Benefits of the Float Tank / Sensory Deprivation Tanks

The latest rage in the health world seems to be something that was invented during the hippy era and dubbed as a sensory deprivation tank, which does not sound like it has anything to do with health, in fact it rather sounds sordid more than anything else. However, as it gain reputation among certain circles, the name was eventually revised and these days the contraption created by Dr. John C Lilly about half a century ago is simply called a floatation tank, or floatation pod and the therapy is called REST an abbreviation for Restricted Environmental Stimulation Technique.

Regardless of what they called it, calling it now or call it in the future, what has captured the attention of millions both end users and medical professionals is the fact that these sensory deprivation tanks have been proven to work positively on a variety of illnesses and has shown tremendous potential in bringing about medically beneficial effects that could be easily regarded as preventive solutions to medical disorders. These benefits range from stress and anxiety reduction, enhanced blood circulation, re-calibrated immune constructs; increased levels of endorphins in the system coupled with higher production of dopamine and serotonin apart from inhibiting excessive production of stress hormones and enzymes such as cortisol, epinephrine and adrenaline, better pain management and much more.

Although the initial concept of sensory deprivation was associated to unfounded reasons by John Cunningham Lilly, a physician at the University of Pennsylvania, by luck and empirical observation, the therapy’s success in enhancing the focus levels of individuals, the clarity it gave them coupled by reports from athletes who swore they performed better after sessions allowed the concept to ride the wave of doubts and find its way to where it is currently within the medical and commercial spectrum.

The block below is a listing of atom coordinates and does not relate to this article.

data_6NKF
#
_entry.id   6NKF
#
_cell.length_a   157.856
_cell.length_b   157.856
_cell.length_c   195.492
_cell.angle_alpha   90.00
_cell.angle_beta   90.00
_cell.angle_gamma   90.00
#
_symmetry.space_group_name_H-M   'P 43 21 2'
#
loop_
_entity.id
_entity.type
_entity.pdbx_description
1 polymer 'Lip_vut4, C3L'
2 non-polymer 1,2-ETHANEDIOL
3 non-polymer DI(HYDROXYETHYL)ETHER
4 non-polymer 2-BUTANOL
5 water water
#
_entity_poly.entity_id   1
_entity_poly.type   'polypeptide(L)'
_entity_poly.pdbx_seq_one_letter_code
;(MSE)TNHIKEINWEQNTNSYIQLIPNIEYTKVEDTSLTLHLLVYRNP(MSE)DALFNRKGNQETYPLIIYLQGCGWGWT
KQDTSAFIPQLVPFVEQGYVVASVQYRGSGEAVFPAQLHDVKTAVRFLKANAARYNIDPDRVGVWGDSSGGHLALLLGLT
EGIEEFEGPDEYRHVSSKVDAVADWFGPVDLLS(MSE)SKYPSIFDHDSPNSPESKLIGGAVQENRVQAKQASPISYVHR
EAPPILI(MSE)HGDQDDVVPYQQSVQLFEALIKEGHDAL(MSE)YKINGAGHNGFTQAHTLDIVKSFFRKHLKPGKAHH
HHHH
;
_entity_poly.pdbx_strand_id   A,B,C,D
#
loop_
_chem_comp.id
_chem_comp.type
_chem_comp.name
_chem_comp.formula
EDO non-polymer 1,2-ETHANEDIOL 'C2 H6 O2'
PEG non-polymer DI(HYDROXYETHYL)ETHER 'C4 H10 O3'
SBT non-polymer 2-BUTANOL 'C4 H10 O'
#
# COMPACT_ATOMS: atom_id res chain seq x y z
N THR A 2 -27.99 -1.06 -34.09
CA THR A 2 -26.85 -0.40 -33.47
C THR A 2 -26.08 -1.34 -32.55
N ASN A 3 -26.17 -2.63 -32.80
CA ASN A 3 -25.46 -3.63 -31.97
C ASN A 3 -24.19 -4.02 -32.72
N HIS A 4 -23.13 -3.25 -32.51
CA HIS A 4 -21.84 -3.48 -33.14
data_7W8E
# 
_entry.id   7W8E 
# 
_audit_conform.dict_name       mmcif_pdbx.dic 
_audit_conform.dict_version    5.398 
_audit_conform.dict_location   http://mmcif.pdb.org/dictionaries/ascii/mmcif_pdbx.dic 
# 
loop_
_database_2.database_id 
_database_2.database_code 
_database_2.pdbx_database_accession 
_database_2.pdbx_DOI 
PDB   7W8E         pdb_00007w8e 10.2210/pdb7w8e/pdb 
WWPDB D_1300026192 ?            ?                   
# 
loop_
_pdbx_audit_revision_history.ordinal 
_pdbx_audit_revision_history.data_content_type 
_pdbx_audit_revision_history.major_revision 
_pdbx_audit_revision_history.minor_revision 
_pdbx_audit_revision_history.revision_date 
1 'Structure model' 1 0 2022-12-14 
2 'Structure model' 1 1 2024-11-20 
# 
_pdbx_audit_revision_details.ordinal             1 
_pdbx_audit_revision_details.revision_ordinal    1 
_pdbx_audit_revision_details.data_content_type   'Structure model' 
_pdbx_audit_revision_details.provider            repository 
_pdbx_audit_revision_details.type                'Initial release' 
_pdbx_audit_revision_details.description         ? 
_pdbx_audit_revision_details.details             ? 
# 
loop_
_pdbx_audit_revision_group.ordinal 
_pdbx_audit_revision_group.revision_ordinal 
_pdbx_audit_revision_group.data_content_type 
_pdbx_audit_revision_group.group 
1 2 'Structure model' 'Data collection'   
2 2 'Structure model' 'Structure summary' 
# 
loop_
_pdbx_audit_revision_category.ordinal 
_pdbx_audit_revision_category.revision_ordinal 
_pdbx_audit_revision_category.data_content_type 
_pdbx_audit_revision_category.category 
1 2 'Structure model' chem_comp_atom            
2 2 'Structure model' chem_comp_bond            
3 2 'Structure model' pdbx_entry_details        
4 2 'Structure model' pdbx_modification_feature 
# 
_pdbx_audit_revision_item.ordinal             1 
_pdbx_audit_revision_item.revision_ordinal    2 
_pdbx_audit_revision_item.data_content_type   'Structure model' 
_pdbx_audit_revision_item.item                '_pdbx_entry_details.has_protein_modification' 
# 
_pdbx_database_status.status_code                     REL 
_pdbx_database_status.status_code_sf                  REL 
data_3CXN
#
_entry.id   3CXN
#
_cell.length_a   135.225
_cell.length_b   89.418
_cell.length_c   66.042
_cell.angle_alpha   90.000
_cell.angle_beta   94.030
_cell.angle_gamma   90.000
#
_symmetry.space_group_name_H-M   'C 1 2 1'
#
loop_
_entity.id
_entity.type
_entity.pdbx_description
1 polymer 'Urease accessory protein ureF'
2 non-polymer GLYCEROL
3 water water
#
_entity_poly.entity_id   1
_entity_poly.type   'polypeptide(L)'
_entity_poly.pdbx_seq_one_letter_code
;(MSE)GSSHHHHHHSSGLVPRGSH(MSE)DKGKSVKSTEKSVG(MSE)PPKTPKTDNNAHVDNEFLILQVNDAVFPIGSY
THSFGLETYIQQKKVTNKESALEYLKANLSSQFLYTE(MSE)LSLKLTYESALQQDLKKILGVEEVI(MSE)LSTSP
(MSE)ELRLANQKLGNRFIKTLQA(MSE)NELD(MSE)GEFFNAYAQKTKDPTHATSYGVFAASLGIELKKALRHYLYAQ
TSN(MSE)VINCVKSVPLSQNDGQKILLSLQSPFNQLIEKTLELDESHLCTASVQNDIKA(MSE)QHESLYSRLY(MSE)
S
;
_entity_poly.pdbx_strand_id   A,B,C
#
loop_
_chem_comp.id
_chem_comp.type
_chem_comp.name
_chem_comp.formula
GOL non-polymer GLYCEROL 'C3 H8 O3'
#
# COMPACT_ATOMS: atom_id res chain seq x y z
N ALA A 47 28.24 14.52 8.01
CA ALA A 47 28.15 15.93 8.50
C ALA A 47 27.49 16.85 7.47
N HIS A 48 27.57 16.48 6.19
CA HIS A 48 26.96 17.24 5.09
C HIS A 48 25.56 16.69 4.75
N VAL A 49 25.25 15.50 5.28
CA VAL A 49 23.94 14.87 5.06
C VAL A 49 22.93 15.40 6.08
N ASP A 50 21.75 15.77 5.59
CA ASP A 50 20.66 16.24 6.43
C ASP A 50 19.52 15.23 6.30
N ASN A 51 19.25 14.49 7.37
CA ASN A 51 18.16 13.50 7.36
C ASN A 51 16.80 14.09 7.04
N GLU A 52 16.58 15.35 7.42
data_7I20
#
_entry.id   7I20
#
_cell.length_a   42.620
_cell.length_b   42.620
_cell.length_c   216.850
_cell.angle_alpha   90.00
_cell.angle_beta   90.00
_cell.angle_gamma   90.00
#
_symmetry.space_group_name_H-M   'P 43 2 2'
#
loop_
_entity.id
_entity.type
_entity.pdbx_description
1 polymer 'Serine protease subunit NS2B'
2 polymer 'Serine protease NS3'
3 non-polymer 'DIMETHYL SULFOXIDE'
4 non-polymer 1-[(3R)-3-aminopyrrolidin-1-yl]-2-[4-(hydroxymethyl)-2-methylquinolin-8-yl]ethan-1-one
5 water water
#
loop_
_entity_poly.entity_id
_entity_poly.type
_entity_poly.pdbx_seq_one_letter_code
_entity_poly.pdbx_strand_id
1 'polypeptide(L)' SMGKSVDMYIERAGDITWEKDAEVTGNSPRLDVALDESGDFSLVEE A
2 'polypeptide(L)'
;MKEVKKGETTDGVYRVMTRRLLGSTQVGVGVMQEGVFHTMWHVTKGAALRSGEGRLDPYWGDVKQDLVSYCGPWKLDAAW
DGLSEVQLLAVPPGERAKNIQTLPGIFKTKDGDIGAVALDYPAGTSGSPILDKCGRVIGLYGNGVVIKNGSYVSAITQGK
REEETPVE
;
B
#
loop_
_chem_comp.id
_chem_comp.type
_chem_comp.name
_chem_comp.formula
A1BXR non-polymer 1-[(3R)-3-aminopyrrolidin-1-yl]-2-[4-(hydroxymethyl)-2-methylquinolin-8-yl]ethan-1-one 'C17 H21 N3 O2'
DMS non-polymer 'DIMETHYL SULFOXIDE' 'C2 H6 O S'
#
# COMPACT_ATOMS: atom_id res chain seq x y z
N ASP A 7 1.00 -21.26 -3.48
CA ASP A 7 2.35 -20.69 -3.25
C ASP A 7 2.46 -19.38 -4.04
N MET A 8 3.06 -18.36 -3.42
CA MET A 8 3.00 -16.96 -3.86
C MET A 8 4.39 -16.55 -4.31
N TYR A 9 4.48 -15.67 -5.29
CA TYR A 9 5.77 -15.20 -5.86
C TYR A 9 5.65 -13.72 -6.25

Based on the ceaseless positive influx of data that has been accumulated over the years by researchers for nearly half a century, floatation therapy has been acknowledged as an effective optional treatment that could potentially play a critical role in illness recovery. The therapy which subjects patients being submersed horizontally into a pod filled with a solution that is intensely concentrated with magnesium sulphate or commonly known as Epsom salt that is heated to body temperature creating an environment that is seemingly devoid of gravity is seen nothing less than a medical wonder.

The minimal 45 minute sessions take ‘floaters’ into a state of deep relaxation that would otherwise only be achieved through oral, intravenous drug applications or otherwise years of practicing meditation. In this state the cells in our bodies spring into action to rectify irregularities and chemical imbalances that cause a wide variety of defects on our physical or mental conduct.

Tested patients show increased levels of focus at work, experience better sleep cycles, have more clarity, improved immune response systems and generally have a more positive mood that in turn helps keep cortisol and adrenaline production at bay. Athletes who subject themselves to the treatment (athletes were the pioneers in advocating float tank sessions as they found that they were able to have a significantly higher level of concentration that allowed them to perform much better at athletic meets after float sessions) also showed that they healed faster from sports injuries with regular sessions.

This is basically the entire idea behind the construct or rather the mechanics of floatation therapy which simply reduces incoming stimuli that in turn eliminates the need for automatic brain responses that respond to external stimuli to be on guard and contend with sight, sound, temperature, gravity and other elements which coaxes the brain to move into a what medical professionals refer to as ‘a profound state of relaxation’. In this state of ASC or Altered State of Consciousness which causes a distinct change in both mental and emotional functions among which, the more critical are thought processes, response to emotional input and how the individual generally perceive things are significantly more positive.